Joining the economy is a great way to do it.

These kids made about $56 on that day and sold lots of refreshments to two young neighbours who were moving in down the road.  Perfect.

Of course - the street is activated, neighbours get to know each other and the children learn new skills.

They learn about visual merchandising, dealing with strangers, mathematics, the thrill of the chase, dealing with disappointment, observing people's behaviour and working in a team.

And this all happened on their street, so no more long car journeys for the parents to a 'recreation area'.

No ones time is wasted and the city becomes a little bit better.

Tiny Tables #3

Cimbalino Espresso, 16 Napoleon Street, Cotetsloe, Australia

Yes, I'm a tiny table fetishist.  Why?  Because they're romantic, beautiful, and scare away smelly people.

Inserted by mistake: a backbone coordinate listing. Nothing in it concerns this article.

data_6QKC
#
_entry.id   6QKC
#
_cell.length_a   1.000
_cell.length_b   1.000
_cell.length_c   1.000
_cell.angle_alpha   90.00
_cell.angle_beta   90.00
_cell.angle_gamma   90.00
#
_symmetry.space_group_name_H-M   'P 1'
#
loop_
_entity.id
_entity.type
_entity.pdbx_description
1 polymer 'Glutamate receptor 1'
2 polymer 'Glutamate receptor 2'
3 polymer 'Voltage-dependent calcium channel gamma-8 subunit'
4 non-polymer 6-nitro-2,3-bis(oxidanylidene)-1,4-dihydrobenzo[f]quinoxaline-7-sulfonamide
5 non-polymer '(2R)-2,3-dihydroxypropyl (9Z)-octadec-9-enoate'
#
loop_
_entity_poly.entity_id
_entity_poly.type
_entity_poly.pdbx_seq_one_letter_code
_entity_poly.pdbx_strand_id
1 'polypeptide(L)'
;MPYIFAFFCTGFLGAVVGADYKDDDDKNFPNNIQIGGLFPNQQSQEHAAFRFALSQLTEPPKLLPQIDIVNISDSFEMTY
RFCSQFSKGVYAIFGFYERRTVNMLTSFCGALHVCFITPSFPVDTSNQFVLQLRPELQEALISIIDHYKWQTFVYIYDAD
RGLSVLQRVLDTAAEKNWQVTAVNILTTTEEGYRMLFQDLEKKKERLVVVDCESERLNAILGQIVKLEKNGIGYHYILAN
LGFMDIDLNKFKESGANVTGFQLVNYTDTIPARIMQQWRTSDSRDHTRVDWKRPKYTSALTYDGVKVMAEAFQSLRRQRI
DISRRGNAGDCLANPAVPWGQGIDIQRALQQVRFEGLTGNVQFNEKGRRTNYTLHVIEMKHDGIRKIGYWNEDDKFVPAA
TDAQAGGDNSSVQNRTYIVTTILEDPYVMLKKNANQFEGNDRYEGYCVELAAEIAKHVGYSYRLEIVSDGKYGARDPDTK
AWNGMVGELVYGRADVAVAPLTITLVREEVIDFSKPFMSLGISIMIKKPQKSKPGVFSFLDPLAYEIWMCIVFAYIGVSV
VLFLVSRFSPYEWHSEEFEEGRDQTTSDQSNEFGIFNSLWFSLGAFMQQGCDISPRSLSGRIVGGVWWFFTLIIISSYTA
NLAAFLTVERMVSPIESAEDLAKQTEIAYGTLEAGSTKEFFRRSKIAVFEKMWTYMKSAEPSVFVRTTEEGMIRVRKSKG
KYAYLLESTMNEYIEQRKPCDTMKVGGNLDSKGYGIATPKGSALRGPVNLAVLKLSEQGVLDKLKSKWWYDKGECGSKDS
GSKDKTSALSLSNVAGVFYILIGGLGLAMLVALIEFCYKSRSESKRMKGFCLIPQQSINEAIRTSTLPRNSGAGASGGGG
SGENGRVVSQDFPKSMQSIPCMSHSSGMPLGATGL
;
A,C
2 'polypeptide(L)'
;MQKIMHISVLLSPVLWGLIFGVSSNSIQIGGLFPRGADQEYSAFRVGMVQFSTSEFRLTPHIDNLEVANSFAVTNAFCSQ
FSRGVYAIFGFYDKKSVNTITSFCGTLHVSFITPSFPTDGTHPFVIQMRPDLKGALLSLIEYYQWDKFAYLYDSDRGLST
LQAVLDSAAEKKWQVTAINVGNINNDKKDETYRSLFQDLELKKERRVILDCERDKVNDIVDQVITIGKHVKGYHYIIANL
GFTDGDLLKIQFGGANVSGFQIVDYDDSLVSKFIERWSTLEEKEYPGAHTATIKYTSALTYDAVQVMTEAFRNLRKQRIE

Big picnic benches are for leftover pie wrappers, chicken bones and abandoned Masters cartons.

Tiny tables are for espresso, sex, books and music.

So if you - yes, you in local government - want your street to be excitable, sexy, well educated and with rhythm, spend money on expert human resources to hunt down retailers who know the seductive secret of tiny tables.

We Can Beat Shopping Centres At Their Own Game

Hello, this is hard for me to say but this is very much a 'look in the mirror' post.

I think it's vital that a blogger shows some insight into why the heck they're blogging in the first place.

House of horrors in department store

Is it any wonder some department stores are struggling when this is the instore design they serve up?

Sometime we gotta remind ourselves that big retailers are a marvel of distribution, mainly.  All the other elements which are synonymous with brilliant retail don't necessarily come naturally to them.

The church of Smiggle